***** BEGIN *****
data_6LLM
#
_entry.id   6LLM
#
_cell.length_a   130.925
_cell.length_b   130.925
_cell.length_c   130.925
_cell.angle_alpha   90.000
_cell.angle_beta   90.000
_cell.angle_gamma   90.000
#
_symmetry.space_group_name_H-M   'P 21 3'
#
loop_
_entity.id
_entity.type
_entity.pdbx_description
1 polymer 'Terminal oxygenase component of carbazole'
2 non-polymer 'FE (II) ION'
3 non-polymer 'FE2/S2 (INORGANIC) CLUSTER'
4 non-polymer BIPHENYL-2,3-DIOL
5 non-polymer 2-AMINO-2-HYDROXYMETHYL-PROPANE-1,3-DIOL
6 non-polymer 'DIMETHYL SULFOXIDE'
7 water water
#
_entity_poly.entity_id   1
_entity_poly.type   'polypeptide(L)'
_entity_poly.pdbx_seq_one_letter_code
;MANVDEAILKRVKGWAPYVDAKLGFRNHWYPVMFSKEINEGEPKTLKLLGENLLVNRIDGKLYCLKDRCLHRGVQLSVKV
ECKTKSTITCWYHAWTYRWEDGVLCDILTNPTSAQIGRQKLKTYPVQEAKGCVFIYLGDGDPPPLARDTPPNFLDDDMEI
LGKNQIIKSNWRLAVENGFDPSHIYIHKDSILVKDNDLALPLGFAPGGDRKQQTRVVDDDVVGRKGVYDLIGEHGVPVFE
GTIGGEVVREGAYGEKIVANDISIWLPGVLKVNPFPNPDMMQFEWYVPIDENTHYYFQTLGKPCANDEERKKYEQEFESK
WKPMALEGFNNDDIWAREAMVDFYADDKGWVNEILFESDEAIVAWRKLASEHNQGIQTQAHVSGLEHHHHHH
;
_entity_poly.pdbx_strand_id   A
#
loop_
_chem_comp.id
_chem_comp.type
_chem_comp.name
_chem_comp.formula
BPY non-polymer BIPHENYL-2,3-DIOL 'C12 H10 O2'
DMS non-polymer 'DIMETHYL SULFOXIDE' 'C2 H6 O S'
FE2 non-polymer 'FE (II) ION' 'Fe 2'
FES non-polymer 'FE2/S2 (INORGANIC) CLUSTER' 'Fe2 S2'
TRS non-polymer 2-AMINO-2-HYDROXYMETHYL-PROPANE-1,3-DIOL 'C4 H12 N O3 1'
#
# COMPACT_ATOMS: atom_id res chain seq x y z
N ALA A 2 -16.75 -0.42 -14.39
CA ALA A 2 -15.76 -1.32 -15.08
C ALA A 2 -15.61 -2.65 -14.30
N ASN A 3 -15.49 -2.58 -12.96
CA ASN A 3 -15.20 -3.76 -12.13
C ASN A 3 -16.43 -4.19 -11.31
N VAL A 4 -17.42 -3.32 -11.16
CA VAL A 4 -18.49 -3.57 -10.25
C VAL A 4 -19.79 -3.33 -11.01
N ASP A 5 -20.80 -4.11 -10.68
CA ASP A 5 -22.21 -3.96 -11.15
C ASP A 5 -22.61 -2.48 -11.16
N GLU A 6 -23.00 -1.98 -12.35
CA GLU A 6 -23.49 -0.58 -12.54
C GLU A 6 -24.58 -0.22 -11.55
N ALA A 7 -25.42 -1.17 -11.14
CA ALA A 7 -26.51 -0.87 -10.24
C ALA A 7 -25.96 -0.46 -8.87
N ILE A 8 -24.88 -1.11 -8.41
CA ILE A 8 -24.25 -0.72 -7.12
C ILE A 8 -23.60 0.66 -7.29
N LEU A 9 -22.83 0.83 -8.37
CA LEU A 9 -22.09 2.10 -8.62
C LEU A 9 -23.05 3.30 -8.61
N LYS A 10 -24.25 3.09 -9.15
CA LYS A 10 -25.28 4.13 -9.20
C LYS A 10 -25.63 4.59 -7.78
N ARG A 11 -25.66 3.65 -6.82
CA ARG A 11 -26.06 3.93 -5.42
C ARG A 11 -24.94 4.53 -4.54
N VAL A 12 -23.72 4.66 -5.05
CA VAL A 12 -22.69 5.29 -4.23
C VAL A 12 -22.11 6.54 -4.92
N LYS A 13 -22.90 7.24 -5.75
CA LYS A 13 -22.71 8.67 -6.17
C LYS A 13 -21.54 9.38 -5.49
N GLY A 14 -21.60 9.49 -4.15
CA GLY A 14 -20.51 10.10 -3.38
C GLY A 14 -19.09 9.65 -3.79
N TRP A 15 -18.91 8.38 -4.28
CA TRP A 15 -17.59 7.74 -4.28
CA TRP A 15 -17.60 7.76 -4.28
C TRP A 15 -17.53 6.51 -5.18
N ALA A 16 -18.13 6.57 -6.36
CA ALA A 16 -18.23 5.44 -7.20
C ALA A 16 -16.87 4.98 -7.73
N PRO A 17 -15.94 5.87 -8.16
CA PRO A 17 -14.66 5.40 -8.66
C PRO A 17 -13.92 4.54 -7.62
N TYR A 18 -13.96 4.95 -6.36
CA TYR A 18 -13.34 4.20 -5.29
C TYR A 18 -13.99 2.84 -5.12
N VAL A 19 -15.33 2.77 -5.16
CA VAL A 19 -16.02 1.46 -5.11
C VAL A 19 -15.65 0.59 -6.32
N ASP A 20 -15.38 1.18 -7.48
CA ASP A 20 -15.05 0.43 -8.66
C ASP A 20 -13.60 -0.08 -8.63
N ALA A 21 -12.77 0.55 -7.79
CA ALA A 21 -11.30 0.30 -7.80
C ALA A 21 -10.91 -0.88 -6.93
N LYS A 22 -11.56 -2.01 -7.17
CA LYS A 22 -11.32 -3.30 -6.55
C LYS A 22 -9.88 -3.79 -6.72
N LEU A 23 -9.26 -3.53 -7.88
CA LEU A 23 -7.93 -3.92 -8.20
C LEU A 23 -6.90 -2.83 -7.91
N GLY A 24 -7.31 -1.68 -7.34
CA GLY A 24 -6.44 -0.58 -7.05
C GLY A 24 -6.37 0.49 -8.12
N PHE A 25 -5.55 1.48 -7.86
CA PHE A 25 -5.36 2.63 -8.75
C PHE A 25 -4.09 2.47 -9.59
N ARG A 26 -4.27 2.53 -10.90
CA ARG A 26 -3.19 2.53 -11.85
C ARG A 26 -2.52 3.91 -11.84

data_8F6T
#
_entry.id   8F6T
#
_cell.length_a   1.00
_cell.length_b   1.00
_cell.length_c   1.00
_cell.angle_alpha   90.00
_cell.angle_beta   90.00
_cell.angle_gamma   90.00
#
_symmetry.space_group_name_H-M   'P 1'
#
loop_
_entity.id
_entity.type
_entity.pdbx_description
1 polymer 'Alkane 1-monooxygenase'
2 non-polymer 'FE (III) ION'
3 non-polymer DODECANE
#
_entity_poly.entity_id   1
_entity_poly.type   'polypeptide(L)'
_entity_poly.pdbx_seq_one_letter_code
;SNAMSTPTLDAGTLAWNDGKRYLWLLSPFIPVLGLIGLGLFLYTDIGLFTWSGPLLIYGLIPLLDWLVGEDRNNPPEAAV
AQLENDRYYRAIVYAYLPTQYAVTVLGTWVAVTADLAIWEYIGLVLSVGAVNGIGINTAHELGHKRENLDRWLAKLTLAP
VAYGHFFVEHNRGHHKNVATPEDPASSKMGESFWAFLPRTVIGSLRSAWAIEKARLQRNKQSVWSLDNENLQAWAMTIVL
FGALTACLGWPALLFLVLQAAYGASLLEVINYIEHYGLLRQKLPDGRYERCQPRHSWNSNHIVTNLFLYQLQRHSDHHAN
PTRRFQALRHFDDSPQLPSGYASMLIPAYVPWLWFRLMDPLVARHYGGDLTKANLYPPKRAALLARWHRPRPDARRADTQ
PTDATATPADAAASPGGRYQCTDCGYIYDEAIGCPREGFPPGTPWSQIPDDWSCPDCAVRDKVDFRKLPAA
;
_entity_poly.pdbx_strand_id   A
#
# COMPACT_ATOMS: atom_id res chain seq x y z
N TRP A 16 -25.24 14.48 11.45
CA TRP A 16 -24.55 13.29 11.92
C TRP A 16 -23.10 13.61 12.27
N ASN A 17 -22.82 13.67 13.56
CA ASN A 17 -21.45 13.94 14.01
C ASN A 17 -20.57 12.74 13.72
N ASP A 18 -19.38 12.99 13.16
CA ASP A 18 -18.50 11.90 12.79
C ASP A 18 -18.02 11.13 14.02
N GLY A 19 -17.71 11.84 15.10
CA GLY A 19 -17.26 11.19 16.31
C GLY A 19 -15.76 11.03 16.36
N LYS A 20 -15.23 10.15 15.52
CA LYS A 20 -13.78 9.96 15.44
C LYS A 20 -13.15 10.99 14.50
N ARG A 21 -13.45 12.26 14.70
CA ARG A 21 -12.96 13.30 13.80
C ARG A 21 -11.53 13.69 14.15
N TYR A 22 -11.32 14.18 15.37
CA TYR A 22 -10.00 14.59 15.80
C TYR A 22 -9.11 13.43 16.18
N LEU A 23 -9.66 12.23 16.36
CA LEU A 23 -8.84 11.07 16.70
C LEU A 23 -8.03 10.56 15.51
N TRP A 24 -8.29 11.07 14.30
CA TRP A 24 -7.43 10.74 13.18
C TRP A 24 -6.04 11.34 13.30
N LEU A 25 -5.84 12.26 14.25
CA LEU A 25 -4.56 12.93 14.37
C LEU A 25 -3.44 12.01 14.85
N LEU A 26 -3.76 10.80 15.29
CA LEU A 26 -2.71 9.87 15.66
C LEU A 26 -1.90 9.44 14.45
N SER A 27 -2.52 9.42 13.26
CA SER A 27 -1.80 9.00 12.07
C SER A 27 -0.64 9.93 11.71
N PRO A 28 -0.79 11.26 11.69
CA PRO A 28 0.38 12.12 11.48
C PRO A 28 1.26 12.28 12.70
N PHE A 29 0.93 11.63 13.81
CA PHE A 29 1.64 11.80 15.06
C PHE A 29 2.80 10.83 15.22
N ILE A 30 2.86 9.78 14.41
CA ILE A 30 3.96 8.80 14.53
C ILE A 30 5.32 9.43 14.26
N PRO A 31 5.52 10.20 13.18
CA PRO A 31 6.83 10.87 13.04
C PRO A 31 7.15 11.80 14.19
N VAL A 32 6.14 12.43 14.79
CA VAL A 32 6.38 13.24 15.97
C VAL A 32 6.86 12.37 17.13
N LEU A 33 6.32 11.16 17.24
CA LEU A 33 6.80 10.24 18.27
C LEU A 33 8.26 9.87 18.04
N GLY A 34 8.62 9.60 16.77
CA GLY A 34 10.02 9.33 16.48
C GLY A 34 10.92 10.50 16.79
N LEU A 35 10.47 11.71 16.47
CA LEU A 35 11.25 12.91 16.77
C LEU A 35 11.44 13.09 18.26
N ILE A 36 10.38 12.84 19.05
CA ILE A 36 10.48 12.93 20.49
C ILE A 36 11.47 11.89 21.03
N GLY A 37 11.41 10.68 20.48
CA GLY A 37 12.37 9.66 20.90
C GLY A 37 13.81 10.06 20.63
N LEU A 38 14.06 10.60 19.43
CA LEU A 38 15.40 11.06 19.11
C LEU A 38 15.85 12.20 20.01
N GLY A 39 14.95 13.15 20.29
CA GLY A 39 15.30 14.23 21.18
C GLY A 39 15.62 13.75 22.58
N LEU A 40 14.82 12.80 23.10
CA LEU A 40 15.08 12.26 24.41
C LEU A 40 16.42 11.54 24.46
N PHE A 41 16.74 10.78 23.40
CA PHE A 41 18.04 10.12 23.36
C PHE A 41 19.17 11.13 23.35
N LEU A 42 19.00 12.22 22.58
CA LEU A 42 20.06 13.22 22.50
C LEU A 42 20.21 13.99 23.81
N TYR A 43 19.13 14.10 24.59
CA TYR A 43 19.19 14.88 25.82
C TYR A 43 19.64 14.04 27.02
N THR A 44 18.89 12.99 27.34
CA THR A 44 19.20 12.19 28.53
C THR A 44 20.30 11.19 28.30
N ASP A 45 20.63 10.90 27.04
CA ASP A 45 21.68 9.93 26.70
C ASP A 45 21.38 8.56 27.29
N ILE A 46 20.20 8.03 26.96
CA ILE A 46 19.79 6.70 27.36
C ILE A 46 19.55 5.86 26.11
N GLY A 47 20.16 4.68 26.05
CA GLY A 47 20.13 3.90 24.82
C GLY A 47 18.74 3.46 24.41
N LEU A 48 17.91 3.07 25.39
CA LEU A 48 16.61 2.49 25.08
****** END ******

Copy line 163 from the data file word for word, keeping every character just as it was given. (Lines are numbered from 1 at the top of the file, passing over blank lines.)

CA ASN A 17 -21.45 13.94 14.01